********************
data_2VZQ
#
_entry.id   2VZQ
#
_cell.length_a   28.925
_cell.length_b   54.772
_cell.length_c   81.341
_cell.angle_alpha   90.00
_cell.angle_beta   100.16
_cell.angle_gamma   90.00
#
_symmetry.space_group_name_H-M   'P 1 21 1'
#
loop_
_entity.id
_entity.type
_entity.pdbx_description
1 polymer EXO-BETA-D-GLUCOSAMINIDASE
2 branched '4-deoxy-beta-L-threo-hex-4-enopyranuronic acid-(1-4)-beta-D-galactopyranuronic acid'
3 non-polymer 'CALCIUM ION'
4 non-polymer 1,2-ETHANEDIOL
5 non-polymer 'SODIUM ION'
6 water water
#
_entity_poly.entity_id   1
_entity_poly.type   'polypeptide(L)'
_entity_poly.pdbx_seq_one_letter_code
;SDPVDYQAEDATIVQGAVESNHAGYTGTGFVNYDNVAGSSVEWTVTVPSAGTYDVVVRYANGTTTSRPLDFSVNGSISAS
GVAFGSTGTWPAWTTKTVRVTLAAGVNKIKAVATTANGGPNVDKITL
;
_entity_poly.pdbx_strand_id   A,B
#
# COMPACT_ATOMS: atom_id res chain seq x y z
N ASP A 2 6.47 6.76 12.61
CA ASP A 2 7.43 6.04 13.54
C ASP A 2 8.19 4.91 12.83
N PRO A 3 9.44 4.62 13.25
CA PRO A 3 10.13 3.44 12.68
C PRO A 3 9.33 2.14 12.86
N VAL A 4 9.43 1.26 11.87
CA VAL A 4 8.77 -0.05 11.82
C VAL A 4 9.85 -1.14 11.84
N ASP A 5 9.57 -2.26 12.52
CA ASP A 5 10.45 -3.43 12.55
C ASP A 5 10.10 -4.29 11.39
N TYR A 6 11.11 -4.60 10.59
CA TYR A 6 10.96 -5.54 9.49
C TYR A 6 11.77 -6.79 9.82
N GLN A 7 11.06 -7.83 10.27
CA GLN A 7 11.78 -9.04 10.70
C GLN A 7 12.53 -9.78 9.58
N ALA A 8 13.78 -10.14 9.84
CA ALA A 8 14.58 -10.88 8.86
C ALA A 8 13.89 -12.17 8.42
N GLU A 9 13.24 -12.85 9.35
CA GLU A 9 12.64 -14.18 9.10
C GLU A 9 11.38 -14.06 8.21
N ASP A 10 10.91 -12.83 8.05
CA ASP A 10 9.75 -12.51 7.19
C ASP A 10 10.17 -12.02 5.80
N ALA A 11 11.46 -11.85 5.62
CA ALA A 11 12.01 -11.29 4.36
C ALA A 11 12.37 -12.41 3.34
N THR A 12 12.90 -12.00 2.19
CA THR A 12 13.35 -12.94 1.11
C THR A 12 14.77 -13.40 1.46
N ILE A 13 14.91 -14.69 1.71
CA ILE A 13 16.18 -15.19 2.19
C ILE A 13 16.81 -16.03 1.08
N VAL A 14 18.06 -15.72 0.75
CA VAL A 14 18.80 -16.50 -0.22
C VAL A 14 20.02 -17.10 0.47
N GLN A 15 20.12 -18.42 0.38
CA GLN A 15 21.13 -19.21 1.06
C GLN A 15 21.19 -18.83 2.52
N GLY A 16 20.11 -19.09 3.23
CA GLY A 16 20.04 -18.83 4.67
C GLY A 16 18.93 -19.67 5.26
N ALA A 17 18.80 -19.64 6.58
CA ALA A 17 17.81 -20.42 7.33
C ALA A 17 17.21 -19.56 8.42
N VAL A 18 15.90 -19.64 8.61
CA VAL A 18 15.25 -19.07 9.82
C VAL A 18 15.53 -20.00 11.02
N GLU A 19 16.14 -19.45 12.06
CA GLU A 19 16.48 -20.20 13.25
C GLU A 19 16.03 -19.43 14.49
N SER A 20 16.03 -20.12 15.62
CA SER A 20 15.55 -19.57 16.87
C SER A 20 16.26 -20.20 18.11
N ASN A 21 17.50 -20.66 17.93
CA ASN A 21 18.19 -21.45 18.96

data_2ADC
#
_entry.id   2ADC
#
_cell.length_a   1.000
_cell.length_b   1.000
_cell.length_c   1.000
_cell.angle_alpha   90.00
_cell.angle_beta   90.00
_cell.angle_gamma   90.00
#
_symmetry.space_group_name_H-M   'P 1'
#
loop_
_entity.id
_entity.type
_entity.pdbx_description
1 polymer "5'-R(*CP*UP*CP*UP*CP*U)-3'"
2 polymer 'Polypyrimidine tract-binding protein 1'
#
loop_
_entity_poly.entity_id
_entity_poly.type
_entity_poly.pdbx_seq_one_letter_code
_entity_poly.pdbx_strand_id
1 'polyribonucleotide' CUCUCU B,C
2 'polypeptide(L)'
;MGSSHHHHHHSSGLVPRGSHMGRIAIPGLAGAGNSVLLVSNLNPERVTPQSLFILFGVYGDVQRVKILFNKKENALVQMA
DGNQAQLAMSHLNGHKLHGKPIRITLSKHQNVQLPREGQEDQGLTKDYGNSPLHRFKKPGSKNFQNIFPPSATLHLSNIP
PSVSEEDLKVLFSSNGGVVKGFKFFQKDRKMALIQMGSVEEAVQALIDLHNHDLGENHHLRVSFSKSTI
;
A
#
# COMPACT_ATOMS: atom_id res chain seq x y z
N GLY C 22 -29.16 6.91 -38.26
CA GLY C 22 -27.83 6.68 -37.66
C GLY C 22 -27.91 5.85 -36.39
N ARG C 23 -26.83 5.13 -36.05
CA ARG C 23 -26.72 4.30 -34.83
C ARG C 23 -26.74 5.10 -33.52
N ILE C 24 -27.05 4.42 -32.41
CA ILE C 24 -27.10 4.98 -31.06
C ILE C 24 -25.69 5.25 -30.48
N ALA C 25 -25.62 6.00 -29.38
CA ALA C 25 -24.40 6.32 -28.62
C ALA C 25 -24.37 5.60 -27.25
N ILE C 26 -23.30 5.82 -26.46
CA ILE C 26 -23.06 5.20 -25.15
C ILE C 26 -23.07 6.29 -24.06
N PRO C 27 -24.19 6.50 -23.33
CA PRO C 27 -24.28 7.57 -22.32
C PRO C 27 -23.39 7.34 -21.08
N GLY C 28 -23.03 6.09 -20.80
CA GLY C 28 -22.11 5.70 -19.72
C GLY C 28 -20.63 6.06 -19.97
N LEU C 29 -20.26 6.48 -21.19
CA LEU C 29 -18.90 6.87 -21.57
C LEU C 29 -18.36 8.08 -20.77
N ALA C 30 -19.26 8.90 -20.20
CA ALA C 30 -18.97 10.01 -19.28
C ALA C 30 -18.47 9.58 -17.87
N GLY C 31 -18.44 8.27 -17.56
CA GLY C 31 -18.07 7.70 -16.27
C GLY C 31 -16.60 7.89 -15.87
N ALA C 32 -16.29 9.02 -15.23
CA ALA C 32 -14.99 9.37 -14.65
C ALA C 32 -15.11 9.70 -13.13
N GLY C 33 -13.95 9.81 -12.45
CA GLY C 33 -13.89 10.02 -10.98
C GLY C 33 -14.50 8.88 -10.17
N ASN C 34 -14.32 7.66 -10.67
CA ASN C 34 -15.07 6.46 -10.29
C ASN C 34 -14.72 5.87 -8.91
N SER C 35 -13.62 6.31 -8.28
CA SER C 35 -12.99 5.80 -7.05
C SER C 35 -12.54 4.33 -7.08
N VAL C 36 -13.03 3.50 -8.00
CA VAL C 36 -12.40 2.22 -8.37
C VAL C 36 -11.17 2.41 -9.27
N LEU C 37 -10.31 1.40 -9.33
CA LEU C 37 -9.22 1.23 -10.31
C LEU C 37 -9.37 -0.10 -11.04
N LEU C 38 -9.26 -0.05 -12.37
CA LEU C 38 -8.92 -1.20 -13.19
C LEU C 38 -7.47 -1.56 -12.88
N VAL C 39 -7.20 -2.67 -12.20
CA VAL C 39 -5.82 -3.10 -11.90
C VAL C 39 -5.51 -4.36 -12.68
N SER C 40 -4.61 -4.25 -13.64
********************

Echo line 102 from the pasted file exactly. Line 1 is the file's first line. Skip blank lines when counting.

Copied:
_cell.angle_gamma   90.00